What was Nietzsche doing?

I enjoyed guest-teaching a course on Leo Strauss last evening that enrolls an extraordinary group of students. Deeply steeped in political philosophy–and especially Nietzsche–they are able to cite Nietzschean texts by heart, with references.

I had assigned a selection from Will to Power for this session because, in my early work (and even in a roman-a-clef), I presented Strauss as thoroughly Nietszchean. As we discussed the earlier philosopher, I asked–without premeditation–what we think he was up to. Was Nietzsche …

  1. A therapist
  2. A political actor
  3. An artist
  4. A philosopher with views
  5. A scholar

Any forced-choice question about a major thinker is reductive, but I recommend this one to provoke conversation.

Students provided some alternatives that were not on my impromptu list, such as “a recruiter of philosophers.” For what it’s worth, I would choose c. (an artist), while recognizing that a. and e. are also true, to a degree. I am not so sure that Nietzsche was political, in even the loosest sense of that word; in other words, I am skeptical that he wrote to change society. And I don’t think he had philosophical views, in the standard way, because his core doctrines were meant to be self-refuting. I think that Nietzsche wrote to create beautiful, original, and formally fascinating works, in which the author is also a character.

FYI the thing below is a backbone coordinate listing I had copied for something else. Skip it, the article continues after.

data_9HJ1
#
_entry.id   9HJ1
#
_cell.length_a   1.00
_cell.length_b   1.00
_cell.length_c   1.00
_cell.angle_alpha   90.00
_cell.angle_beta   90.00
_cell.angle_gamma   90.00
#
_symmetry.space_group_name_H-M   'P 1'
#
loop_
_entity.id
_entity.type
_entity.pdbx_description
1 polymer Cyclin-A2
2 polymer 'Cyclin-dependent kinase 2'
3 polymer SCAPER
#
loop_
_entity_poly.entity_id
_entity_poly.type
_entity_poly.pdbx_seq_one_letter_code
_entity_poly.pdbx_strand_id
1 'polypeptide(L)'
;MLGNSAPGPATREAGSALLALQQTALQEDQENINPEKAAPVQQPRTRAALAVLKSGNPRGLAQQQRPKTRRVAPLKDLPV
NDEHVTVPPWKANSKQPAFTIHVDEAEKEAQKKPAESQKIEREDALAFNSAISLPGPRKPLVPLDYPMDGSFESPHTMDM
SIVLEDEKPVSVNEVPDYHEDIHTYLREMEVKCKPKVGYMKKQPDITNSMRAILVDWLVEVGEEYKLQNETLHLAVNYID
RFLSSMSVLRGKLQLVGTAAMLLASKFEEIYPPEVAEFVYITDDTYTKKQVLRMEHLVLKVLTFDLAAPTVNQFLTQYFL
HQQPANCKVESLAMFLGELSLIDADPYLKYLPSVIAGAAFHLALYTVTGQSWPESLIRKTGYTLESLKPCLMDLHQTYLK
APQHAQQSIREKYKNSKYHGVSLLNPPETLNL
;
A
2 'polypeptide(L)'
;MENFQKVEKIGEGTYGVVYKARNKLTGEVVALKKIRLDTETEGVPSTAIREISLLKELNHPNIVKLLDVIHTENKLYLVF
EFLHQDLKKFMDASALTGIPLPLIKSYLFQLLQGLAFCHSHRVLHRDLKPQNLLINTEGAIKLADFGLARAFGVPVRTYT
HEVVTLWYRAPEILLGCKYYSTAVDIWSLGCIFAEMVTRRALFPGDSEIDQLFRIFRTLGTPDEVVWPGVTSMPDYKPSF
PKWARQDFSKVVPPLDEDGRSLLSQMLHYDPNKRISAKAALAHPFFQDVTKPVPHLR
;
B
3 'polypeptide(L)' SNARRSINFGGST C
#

See also: Philosophy as a Way of Life (on Pierre Hadot); Cuttings version 2.0: a book about happiness

This entry was posted in philosophy, Uncategorized on by .

About Peter

Associate Dean for Research and the Lincoln Filene Professor of Citizenship and Public Affairs at Tufts University's Tisch College of Civic Life. Concerned about civic education, civic engagement, and democratic reform in the United States and elsewhere.